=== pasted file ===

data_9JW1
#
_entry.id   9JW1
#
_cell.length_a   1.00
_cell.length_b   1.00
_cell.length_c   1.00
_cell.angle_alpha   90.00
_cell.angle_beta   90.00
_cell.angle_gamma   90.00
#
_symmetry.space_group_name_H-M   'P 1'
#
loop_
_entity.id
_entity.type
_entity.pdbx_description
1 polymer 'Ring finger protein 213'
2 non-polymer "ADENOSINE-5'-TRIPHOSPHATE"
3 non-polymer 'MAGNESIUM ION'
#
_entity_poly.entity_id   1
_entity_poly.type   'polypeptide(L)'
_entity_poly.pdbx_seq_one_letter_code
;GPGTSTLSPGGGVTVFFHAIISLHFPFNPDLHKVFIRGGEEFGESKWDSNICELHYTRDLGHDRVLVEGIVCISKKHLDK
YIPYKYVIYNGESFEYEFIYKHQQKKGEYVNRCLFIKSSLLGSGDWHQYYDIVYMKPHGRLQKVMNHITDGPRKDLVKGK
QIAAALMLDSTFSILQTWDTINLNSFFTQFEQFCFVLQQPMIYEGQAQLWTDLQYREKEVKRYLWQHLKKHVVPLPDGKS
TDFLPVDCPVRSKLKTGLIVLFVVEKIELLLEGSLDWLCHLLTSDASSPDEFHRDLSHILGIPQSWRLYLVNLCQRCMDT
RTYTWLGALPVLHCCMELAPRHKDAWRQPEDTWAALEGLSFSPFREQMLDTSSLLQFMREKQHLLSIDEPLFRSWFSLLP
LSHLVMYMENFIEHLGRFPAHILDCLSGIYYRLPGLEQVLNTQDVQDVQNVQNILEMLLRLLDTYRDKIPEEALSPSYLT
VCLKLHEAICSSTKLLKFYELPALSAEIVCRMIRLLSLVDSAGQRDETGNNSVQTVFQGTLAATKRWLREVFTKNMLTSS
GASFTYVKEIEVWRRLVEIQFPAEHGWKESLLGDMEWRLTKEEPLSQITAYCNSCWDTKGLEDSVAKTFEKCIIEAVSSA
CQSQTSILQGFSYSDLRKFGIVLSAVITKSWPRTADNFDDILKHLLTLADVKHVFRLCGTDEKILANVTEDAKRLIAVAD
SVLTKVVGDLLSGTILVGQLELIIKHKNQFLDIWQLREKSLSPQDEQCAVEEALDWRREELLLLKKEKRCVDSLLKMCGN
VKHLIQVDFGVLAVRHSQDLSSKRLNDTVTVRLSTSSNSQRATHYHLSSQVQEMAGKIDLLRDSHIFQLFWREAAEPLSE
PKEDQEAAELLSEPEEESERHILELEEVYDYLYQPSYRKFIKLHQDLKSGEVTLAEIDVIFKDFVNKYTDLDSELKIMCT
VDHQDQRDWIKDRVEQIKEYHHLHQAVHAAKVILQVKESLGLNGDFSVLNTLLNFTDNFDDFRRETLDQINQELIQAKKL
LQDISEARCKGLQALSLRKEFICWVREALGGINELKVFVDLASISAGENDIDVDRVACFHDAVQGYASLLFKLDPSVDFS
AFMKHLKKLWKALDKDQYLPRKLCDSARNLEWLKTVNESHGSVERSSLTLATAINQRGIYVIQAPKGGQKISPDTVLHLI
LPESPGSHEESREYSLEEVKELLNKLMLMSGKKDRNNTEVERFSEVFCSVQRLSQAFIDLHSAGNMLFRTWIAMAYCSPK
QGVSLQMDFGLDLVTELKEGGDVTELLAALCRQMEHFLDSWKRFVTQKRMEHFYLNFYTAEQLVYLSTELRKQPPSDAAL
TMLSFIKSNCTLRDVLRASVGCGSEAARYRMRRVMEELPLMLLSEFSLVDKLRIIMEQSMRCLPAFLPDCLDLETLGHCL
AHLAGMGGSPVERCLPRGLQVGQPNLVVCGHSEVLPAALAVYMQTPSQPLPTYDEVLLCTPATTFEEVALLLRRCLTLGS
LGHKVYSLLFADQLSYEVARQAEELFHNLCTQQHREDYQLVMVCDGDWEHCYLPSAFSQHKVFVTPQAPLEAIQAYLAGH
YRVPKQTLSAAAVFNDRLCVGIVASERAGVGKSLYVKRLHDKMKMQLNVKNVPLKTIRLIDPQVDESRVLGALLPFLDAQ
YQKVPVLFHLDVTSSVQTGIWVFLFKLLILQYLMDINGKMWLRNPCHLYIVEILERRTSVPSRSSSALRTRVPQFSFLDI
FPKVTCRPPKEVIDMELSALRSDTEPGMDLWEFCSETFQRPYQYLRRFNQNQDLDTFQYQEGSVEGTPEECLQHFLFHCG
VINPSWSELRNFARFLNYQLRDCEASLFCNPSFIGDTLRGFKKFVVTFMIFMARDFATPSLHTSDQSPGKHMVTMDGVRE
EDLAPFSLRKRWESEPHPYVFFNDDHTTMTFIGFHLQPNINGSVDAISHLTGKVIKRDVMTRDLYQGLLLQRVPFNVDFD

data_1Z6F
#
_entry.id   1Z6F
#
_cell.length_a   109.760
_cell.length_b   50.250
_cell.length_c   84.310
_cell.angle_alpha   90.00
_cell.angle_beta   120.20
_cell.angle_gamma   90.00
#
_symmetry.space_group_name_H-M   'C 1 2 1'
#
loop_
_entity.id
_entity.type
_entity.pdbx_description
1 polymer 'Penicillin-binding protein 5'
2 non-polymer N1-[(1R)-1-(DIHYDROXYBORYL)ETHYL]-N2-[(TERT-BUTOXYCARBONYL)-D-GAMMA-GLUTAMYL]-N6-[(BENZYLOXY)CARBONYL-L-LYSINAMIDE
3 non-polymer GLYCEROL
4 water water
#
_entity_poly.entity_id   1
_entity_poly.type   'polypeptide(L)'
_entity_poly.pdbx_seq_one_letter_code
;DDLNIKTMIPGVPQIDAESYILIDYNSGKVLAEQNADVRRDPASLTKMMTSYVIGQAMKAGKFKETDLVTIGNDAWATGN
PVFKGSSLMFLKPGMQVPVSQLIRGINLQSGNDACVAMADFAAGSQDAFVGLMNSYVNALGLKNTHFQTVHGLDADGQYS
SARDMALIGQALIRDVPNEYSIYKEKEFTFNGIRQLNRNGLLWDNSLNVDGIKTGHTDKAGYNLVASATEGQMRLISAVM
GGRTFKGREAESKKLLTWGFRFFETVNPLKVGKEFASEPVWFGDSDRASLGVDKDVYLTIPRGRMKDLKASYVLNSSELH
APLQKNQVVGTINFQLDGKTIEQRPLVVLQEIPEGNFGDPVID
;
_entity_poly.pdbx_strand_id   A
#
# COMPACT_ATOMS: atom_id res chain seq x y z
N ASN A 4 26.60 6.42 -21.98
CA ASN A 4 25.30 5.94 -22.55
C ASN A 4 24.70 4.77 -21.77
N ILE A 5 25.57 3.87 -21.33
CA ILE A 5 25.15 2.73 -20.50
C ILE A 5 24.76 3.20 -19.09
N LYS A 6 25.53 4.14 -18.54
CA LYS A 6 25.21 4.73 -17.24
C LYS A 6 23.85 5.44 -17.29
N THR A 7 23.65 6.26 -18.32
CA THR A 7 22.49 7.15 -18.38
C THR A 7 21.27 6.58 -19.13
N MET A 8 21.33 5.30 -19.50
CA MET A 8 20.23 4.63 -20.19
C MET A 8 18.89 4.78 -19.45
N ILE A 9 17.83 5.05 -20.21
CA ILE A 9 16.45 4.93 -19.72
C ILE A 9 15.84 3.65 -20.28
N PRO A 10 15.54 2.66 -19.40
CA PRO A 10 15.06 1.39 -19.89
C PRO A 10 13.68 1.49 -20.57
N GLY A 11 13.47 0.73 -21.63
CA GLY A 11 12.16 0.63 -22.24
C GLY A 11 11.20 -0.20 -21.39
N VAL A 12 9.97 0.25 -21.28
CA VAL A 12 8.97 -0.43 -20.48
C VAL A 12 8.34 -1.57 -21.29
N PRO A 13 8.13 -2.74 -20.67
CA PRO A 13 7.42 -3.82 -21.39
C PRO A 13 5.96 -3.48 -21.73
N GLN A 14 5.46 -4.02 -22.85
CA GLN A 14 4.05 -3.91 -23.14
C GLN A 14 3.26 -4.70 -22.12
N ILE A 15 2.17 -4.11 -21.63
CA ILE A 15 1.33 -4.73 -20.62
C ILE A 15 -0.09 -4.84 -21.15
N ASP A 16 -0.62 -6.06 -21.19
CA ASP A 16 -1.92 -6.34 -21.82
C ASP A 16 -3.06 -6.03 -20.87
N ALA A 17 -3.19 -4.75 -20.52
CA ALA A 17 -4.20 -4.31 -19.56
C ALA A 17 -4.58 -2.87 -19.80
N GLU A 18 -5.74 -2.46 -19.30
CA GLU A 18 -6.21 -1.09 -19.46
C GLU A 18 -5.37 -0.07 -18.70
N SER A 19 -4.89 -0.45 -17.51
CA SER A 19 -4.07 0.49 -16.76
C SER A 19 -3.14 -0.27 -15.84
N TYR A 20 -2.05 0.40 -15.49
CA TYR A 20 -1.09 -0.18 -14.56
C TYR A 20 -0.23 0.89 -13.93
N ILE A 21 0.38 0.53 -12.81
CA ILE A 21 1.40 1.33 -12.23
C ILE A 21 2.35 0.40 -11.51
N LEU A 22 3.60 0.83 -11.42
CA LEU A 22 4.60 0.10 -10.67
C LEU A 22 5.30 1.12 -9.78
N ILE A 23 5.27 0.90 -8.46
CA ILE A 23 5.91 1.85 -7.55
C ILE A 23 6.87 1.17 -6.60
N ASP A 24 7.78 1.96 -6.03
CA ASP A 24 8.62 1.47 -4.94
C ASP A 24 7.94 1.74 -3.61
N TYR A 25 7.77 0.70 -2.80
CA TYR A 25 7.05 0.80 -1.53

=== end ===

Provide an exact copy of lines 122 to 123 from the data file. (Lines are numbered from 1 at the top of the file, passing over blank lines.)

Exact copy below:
C ASP A 16 -3.06 -6.03 -20.87
N ALA A 17 -3.19 -4.75 -20.52